Combining in-situ and satellite derived proxies of temperature and chlorophyll with microplankton analyses to determine differences at the base of the food web in the northern and southern Benguela Upwelling Systems (643089)
Rolf Koppelmann1, Bettina Martin2, Tarron Lamont3, Deon Louw4, Tebatso Moloto5, Knut Heinatz1 and Sandy Thomalla6, (1)University of Hamburg, Institute of Marine Ecosystem and Fishery Science, Hamburg, Germany, (2)University Hamburg, Institute of Marine Ecosystem and Fishery Science, Hamburg, Germany, (3)Department of Environmental Affairs, Oceans & Coasts Research Branch, Cape Town 8012, South Africa, (4)National Marine Information and Research Centre (NatMIRC), Swakopmund, Namibia, (5)Council for Scientific and Industrial Research CSIR, Cape Town, South Africa, (6)CSIR, South Africa
 
Plankton trophic interactions and their spatial variation in the Northern Humboldt Upwelling System (654806)
Mariana Hill Cruz, Iris Kriest, Yonss J. S. Jose and Ivy Frenger, GEOMAR Helmholtz Centre for Ocean Research Kiel, Kiel, Germany
 
Winter preconditioning, mesoscale variability and geomorphology influence the distribution and abundance of krill in the California Current System (641899)
Megan A Cimino, NOAA Southwest Fisheries Science Center Environmental Research Division, Monterey, CA, United States, Jarrod A Santora, University of California Santa Cruz, Santa Cruz, CA, United States, Isaac D Schroeder, ERD, SWFSC, NOAA, Pacific Grove, CA, United States, Michael Jacox, University of California-Santa Cruz, San Francisco, CA, United States, Elliott L. Hazen, NOAA Southwest Fisheries Science Center, Environmental Research Division, Monterey, CA, United States and Steven J. Bograd, NOAA Southwest Fisheries Science Center, Environmental Research Division, Monterey, United States
 
Utilizing satellite observations and a simple plankton model to predict zooplankton hotspots in the California Current Ecosystem (656633)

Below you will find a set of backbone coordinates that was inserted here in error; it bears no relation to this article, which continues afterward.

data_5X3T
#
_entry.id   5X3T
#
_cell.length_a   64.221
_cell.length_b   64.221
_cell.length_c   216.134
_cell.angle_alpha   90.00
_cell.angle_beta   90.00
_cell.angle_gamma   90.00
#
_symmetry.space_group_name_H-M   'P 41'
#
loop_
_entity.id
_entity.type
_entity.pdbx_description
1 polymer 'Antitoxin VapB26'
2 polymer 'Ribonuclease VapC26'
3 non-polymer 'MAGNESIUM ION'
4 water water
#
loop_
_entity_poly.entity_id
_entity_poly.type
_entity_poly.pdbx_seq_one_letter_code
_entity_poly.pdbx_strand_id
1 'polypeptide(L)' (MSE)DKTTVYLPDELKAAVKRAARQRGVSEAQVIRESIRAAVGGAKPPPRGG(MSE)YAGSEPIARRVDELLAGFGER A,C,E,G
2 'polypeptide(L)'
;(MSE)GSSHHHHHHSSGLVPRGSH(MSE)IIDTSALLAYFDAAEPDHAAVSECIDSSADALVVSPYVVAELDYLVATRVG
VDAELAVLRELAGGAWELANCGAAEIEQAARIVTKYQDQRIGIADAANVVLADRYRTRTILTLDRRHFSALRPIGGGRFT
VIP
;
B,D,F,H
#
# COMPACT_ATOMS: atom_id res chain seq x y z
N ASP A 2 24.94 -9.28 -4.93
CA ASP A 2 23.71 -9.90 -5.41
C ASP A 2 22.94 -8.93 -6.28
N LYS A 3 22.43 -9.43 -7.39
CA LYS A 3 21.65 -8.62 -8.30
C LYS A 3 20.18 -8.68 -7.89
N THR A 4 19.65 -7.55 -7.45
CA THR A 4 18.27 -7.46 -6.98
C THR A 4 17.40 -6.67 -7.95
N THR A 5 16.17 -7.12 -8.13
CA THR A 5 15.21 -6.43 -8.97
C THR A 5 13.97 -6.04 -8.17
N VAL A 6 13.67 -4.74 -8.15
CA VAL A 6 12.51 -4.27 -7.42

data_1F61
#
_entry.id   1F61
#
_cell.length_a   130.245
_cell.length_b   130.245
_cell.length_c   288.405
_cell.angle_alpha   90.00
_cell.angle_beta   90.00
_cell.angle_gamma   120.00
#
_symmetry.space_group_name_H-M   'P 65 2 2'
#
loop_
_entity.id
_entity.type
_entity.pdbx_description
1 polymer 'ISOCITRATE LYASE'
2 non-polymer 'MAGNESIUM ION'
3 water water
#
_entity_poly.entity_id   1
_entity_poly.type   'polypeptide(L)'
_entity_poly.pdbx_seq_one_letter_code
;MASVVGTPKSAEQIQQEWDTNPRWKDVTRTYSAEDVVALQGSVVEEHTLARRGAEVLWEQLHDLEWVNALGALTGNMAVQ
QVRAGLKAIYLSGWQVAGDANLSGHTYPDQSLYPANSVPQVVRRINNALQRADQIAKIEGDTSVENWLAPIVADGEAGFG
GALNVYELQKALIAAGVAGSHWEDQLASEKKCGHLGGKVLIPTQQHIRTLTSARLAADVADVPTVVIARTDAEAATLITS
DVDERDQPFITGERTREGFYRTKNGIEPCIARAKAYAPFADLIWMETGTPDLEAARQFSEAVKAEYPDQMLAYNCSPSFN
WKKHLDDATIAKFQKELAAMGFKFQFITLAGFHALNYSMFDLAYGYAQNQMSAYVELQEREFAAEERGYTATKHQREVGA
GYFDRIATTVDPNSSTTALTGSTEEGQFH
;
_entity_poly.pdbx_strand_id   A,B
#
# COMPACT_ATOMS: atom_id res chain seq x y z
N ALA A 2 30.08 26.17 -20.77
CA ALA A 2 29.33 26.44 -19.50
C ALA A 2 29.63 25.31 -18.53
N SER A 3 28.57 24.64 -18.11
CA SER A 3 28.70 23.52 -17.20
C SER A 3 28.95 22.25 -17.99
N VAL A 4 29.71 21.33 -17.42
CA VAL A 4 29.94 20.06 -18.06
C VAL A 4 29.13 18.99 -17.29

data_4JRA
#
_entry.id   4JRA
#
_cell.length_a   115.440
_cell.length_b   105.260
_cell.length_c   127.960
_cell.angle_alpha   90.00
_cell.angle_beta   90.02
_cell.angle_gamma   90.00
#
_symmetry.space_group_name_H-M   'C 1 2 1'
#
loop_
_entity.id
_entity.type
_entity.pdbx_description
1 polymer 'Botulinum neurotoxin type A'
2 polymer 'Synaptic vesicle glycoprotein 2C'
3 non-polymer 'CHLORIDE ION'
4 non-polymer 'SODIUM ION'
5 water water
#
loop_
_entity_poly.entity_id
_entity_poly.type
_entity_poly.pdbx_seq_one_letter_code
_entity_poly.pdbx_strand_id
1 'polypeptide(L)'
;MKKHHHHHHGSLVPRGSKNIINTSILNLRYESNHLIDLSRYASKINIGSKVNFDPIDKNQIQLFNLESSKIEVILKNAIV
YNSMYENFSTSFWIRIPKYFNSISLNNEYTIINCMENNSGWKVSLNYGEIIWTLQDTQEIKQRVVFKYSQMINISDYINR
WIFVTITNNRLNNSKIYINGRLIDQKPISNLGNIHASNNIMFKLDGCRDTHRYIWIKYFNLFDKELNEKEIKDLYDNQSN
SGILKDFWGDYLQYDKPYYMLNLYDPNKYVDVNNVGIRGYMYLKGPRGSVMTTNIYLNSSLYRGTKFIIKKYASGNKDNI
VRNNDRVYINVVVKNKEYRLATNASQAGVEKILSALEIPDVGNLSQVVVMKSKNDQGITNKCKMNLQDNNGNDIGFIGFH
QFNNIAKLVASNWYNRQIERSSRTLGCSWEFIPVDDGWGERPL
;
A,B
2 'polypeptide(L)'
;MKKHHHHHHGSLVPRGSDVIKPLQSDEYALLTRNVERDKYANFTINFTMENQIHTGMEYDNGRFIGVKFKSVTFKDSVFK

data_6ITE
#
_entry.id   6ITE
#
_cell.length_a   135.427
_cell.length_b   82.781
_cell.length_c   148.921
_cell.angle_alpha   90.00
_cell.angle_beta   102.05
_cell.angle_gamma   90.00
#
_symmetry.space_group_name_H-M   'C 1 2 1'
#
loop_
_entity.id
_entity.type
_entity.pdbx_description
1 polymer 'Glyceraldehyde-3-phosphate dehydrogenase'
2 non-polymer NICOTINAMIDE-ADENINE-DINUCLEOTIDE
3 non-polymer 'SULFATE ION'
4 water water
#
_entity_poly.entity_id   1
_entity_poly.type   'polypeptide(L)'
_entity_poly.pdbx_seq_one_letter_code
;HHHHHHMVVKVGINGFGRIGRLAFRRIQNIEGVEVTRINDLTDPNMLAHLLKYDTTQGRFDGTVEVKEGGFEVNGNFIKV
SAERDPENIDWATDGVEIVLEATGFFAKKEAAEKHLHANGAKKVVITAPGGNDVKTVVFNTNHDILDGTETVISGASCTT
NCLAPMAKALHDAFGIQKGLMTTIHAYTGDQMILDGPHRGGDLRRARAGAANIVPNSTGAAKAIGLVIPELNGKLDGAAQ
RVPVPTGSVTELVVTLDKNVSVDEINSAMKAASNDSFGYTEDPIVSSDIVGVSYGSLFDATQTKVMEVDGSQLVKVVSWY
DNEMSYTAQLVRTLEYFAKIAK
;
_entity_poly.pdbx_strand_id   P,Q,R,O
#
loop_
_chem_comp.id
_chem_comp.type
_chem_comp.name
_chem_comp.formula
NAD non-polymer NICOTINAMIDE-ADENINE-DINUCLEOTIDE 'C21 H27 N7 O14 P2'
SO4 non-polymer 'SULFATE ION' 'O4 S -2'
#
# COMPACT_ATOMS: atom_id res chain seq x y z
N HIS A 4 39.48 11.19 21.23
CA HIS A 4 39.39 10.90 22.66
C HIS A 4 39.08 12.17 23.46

Monique Messié1, Devon M Northcott2, Jerome Fiechter3, Jarrod A Santora4 and Francisco Chavez1, (1)Monterey Bay Aquarium Research Institute, Moss Landing, CA, United States, (2)University of California San Diego, CA, United States, (3)University of California Santa Cruz, Ocean Sciences, Santa Cruz, CA, United States, (4)University of California Santa Cruz, Santa Cruz, CA, United States
 
Krill hotspots in a moving ocean: environmental drivers and ecosystem significance (643883)
Jerome Fiechter, University of California Santa Cruz, Ocean Sciences, Santa Cruz, CA, United States, Jarrod A Santora, University of California Santa Cruz, Santa Cruz, CA, United States, Francisco Chavez, Monterey Bay Aquarium Research Institute, Moss Landing, CA, United States, Devon M Northcott, University of California San Diego, CA, United States and Monique Messié, MBARI, Moss Landing, CA, United States
 
Development of integrated habitat suitability index models of skipjack tuna, Pacific saury and neon flying squid in the western North Pacific (641193)
Hiromichi Igarashi1, Yoichi Ishikawa2, Yusuke Tanaka1, Sei-ichi Saitoh3 and Hiroto Abe4, (1)JAMSTEC Japan Agency for Marine-Earth Science and Technology, Kanagawa, Japan, (2)JAMSTEC, Yokohama, Japan, (3)Hokkaido University, Arctic Research Center, Sapporo, Japan, (4)Hokkaido University, Faculty of Fisheries Sciences, Hokkaido University, Hakodate, Japan